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WA State Bill Would Allow Bosses To Seek Facebook Passwords 316

Posted by Soulskill
from the no,-go-away dept.
An anonymous reader writes "A bill amendment proposed Tuesday could allow employers to ask for a worker's Facebook or other social media password during company investigations. The provision was proposed for a bill that safeguards social network passwords of workers and job applicants. The measure bars employers from asking for social media credentials during job interviews. The amendment says that an employer conducting an investigation may require or demand access to a personal account if an employee or prospective employee has allegations of work-place misconduct or giving away an employer's proprietary information. The amendment would require an investigation to ensure compliance with applicable laws or regulatory requirements."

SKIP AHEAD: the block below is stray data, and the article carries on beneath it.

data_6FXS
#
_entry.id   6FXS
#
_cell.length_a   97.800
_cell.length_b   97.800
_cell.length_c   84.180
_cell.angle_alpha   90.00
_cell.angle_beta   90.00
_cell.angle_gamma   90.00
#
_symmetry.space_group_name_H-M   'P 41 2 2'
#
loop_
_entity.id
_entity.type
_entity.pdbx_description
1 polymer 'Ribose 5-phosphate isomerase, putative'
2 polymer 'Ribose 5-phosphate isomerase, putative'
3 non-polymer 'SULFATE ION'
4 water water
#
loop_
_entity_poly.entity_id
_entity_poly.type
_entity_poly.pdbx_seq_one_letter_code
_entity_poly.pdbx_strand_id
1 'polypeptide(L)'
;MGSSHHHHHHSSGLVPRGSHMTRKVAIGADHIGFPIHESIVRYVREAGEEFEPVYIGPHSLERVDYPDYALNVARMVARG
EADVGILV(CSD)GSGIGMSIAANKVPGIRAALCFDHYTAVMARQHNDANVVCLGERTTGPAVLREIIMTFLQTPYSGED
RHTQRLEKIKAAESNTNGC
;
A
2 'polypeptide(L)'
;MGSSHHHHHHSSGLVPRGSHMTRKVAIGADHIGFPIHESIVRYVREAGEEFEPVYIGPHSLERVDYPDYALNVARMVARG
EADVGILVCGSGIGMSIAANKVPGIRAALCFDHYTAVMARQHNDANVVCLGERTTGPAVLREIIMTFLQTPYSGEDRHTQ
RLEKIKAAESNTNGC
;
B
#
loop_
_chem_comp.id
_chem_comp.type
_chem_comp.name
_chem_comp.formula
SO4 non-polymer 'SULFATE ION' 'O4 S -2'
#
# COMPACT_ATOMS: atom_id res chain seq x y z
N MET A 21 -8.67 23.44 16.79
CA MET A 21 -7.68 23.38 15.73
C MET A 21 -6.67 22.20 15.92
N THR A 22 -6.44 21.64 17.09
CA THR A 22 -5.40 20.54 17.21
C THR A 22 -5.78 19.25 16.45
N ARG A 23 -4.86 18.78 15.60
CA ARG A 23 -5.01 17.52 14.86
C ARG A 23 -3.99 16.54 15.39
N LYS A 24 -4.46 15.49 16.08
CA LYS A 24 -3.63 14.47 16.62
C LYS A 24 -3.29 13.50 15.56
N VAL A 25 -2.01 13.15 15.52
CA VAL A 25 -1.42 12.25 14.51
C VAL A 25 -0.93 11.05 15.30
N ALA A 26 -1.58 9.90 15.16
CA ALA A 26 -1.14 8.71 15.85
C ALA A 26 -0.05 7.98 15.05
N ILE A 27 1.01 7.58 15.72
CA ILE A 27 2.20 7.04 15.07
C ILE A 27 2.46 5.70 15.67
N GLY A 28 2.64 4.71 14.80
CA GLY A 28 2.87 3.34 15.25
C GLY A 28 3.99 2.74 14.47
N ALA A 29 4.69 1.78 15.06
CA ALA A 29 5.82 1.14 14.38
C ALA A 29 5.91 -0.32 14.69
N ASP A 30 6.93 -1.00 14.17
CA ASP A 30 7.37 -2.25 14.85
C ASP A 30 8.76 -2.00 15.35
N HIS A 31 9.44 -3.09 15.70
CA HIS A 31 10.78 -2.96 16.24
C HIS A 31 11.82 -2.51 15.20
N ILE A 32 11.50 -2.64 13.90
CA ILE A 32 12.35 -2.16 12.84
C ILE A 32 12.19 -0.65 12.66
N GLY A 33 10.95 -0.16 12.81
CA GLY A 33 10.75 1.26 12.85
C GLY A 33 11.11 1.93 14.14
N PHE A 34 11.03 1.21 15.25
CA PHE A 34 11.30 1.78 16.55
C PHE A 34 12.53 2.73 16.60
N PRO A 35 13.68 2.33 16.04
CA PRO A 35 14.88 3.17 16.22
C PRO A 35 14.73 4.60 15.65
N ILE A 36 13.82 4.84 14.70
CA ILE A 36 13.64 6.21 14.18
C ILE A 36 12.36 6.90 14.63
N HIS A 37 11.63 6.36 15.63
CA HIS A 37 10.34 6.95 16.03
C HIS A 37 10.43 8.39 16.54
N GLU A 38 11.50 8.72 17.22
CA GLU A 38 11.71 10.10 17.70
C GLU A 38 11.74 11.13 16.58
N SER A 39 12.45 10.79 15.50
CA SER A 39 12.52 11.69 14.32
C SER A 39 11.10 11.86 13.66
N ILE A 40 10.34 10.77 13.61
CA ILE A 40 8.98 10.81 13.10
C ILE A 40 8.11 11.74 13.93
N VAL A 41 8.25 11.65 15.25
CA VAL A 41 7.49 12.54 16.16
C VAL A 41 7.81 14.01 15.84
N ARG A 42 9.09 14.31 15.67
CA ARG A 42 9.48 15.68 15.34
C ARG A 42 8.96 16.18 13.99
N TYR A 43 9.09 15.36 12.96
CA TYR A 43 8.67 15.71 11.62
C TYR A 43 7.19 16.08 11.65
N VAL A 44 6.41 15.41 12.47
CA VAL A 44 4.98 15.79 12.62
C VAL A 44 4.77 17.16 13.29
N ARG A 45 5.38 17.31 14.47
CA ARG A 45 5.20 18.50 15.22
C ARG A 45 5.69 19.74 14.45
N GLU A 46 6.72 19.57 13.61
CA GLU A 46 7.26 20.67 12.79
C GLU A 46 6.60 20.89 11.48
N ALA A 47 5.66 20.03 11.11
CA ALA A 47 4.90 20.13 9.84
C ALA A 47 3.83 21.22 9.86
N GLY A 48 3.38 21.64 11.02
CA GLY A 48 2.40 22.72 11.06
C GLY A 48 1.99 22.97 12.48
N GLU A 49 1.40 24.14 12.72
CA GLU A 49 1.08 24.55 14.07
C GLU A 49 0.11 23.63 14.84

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WA State Bill Would Allow Bosses To Seek Facebook Passwords

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  • Solved! (Score:5, Interesting)

    by Miseph (979059) on Wednesday April 03, 2013 @06:33PM (#43352761) Journal

    This is easily avoided by simply refusing to participate in facebook and other social media. Actually, that solves a lot of really stupid problems. I highly recommend it.

    • Do not bother (Score:5, Insightful)

      by ElusiveJoe (1716808) on Wednesday April 03, 2013 @06:44PM (#43352893)

      Those filthy employers who do wish to dig up some dirt would not hire someone without a Facebook account. It'll be considered too "creepy and suspicious".

      • Re:Do not bother (Score:4, Interesting)

        by girlintraining (1395911) on Wednesday April 03, 2013 @07:52PM (#43353457)

        It'll be considered too "creepy and suspicious".

        As opposed to having current and former employers stalking our facebook pages, which isn't creepy at all.

      • by dbIII (701233)